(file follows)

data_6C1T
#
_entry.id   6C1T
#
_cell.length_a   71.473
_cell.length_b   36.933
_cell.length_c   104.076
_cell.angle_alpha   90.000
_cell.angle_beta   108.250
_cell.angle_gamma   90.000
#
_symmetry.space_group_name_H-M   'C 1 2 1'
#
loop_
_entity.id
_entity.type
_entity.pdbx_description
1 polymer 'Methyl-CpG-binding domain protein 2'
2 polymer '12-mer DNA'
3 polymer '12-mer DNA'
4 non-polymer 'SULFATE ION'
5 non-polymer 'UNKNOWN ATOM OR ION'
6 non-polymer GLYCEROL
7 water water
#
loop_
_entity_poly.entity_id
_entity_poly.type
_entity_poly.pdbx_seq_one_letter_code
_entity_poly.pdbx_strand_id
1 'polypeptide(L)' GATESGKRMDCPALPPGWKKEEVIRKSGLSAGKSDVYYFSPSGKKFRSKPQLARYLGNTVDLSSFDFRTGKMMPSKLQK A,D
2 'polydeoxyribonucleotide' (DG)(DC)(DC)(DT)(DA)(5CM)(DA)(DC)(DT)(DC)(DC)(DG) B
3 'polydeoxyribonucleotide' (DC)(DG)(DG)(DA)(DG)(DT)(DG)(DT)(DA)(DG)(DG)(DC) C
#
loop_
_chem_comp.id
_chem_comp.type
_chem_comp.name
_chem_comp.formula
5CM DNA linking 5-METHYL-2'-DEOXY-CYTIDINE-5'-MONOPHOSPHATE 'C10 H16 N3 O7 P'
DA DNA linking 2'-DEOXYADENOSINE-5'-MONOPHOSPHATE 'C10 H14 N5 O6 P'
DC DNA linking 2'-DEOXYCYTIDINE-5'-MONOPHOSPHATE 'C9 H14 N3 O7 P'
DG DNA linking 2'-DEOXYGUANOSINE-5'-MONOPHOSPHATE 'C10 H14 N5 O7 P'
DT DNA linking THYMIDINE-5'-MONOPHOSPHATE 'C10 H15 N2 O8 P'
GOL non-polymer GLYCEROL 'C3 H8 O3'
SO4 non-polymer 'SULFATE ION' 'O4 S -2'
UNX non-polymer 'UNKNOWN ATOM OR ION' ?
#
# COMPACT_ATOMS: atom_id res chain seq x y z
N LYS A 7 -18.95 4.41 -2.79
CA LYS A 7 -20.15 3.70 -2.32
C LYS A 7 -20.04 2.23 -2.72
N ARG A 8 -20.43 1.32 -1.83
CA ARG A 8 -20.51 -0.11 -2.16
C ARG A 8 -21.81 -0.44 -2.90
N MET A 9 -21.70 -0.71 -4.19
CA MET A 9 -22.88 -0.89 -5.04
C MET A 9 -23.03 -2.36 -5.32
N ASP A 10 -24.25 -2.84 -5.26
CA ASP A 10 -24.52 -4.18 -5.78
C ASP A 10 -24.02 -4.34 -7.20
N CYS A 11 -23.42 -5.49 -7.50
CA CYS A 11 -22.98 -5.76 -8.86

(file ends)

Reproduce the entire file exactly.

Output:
data_6C1T
#
_entry.id   6C1T
#
_cell.length_a   71.473
_cell.length_b   36.933
_cell.length_c   104.076
_cell.angle_alpha   90.000
_cell.angle_beta   108.250
_cell.angle_gamma   90.000
#
_symmetry.space_group_name_H-M   'C 1 2 1'
#
loop_
_entity.id
_entity.type
_entity.pdbx_description
1 polymer 'Methyl-CpG-binding domain protein 2'
2 polymer '12-mer DNA'
3 polymer '12-mer DNA'
4 non-polymer 'SULFATE ION'
5 non-polymer 'UNKNOWN ATOM OR ION'
6 non-polymer GLYCEROL
7 water water
#
loop_
_entity_poly.entity_id
_entity_poly.type
_entity_poly.pdbx_seq_one_letter_code
_entity_poly.pdbx_strand_id
1 'polypeptide(L)' GATESGKRMDCPALPPGWKKEEVIRKSGLSAGKSDVYYFSPSGKKFRSKPQLARYLGNTVDLSSFDFRTGKMMPSKLQK A,D
2 'polydeoxyribonucleotide' (DG)(DC)(DC)(DT)(DA)(5CM)(DA)(DC)(DT)(DC)(DC)(DG) B
3 'polydeoxyribonucleotide' (DC)(DG)(DG)(DA)(DG)(DT)(DG)(DT)(DA)(DG)(DG)(DC) C
#
loop_
_chem_comp.id
_chem_comp.type
_chem_comp.name
_chem_comp.formula
5CM DNA linking 5-METHYL-2'-DEOXY-CYTIDINE-5'-MONOPHOSPHATE 'C10 H16 N3 O7 P'
DA DNA linking 2'-DEOXYADENOSINE-5'-MONOPHOSPHATE 'C10 H14 N5 O6 P'
DC DNA linking 2'-DEOXYCYTIDINE-5'-MONOPHOSPHATE 'C9 H14 N3 O7 P'
DG DNA linking 2'-DEOXYGUANOSINE-5'-MONOPHOSPHATE 'C10 H14 N5 O7 P'
DT DNA linking THYMIDINE-5'-MONOPHOSPHATE 'C10 H15 N2 O8 P'
GOL non-polymer GLYCEROL 'C3 H8 O3'
SO4 non-polymer 'SULFATE ION' 'O4 S -2'
UNX non-polymer 'UNKNOWN ATOM OR ION' ?
#
# COMPACT_ATOMS: atom_id res chain seq x y z
N LYS A 7 -18.95 4.41 -2.79
CA LYS A 7 -20.15 3.70 -2.32
C LYS A 7 -20.04 2.23 -2.72
N ARG A 8 -20.43 1.32 -1.83
CA ARG A 8 -20.51 -0.11 -2.16
C ARG A 8 -21.81 -0.44 -2.90
N MET A 9 -21.70 -0.71 -4.19
CA MET A 9 -22.88 -0.89 -5.04
C MET A 9 -23.03 -2.36 -5.32
N ASP A 10 -24.25 -2.84 -5.26
CA ASP A 10 -24.52 -4.18 -5.78
C ASP A 10 -24.02 -4.34 -7.20
N CYS A 11 -23.42 -5.49 -7.50
CA CYS A 11 -22.98 -5.76 -8.86